The Role of Accreditation in Utilization Management

March 16, 2016

Over the last 30 years, accreditation organizations have assumed an increasingly important role in filling regulatory gaps by establishing quality standards before similar provisions are adopted by states and federal governments. Supporters of private sector accreditation programs note that these nonprofits can work more efficiently create quality standards that fill important gaps in the health care delivery system. They also are known for moving the ball forward in ensuring meaningful compliance by the industry.

The rise of accreditation programs, usually voluntary in nature and sponsored by a non-governmental organization, have been found to have a positive impact on the quality of health care services.[i]General accreditation programs have been shown to improve clinical outcomes, and the structure and process of care.[ii]

These programs help reduce the burden of state oversight, as states can choose to focus limited resources on specific issues.[iii] In addition, accreditation can be used to supplement state regulations. The federal government has called for the use of accreditation to help ensure quality in managed care settings, and specific provisions within the  Affordable Care Act (ACA) call for the use of accreditation programs in the areas of medical homes, case management and disease management, wellness programs, medication therapy management services, pharmacy benefit management and utilization review.[iv]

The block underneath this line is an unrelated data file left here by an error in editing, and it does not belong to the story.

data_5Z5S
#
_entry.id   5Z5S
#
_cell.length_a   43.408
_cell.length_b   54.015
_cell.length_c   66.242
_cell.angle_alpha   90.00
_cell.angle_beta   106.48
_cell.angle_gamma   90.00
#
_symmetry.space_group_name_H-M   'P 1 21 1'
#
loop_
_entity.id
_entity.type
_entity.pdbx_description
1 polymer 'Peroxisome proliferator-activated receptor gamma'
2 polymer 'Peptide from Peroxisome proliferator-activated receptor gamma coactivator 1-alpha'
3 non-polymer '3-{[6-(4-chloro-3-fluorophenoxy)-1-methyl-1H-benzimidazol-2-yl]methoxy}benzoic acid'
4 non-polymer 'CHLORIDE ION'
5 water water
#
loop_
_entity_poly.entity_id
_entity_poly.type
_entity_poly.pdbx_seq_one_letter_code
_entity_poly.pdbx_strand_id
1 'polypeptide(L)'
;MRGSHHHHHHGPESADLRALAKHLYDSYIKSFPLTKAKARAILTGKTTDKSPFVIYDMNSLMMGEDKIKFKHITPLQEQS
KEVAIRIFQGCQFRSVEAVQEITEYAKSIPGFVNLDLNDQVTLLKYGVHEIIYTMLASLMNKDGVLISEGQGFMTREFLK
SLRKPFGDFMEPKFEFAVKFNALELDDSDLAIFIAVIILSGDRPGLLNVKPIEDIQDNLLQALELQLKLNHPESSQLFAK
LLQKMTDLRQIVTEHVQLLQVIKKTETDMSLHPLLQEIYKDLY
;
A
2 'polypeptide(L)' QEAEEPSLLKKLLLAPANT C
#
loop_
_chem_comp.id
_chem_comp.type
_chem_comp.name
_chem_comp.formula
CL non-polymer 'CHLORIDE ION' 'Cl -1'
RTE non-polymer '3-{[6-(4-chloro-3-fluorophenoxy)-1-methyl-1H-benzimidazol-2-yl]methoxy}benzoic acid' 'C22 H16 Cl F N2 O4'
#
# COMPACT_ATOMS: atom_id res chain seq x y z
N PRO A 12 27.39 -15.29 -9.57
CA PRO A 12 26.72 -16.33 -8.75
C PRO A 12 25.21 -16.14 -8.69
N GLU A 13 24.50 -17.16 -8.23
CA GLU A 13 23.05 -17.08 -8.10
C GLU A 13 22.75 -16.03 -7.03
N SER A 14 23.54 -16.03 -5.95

However, critics of the accreditation model, relating to UM oversight, have expressed concerns about the price of accreditation, which has increased exponentially over time, and the regulatory “deemer” status that is often given to the accreditation agencies by state and federal regulatory agencies. Regarding the former, some believe the cost to pay for an accreditation application and the administrative costs associated with carrying out the review far exceed the value. In reference to the latter, some policy experts believe that the government is inappropriately delegating regulatory oversight responsibilities to private entities. Some also comment that even though most accreditation agencies are non-profits, they excel at generating revenue and creating quality-assessment monopolies.

Critics also express concerns that UM standards do not go far enough in holding health plans and other organizations accountable in today’s value-based purchasing environment. Going forward, the challenge is to transition from “process” and “structure” metrics to a more outcomes-based approach to assessing quality, clinical efficacy, and financial performance. The move toward a value-based purchasing approach provides a dynamic to assess the return on investment (ROI) associated with UM programs, in addition to creating incentives to advance more cutting-edge care management and population health programs.



[i] Alkhenizan, Abdullah, & Shaw, Charles. (2011). Impact of Accreditation on the Quality of Healthcare Services: a Systematic Review of the Literature. Annals of Saudi Medicine, v.31(4). [Abstract]. Retrieved from

[ii] Ibid.

[iii] NCSL. (2011). Accreditation to Approve Health Plans and Providers. Retrieved from